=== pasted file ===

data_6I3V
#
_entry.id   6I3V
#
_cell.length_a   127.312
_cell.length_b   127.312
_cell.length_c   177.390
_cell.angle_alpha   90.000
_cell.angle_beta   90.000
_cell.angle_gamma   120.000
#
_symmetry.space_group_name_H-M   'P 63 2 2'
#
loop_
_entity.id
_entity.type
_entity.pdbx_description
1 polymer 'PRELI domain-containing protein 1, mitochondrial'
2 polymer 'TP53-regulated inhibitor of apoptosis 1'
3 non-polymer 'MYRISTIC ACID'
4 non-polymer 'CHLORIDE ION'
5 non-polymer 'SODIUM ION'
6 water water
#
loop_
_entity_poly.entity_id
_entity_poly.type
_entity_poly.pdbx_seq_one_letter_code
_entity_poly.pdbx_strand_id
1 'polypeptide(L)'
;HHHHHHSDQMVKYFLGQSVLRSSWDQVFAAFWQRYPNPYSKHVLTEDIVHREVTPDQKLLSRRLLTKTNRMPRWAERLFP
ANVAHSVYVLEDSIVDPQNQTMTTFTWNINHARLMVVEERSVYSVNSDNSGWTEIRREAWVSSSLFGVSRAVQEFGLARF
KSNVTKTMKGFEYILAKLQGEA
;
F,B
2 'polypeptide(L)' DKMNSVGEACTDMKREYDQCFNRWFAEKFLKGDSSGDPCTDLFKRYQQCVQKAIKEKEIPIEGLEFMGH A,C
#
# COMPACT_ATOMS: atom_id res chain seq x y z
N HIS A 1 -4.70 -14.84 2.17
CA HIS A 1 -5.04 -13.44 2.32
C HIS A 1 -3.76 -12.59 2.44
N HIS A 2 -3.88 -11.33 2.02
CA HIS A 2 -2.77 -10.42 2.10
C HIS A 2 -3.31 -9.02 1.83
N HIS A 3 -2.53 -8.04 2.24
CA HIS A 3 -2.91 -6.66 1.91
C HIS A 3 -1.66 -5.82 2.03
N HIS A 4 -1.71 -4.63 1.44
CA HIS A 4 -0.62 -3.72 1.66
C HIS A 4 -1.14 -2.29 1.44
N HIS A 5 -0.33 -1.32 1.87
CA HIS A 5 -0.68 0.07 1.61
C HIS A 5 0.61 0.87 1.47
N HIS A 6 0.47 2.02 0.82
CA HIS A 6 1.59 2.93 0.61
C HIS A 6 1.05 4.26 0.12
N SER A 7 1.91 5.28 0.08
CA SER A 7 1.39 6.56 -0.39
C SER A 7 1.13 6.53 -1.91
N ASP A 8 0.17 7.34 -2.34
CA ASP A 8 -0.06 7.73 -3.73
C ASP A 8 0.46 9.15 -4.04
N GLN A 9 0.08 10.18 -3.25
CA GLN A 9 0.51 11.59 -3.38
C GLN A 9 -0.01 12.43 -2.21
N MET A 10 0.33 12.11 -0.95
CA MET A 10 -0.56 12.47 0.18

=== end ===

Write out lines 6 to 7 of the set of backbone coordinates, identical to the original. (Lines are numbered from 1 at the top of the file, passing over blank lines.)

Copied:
_cell.length_b   127.312
_cell.length_c   177.390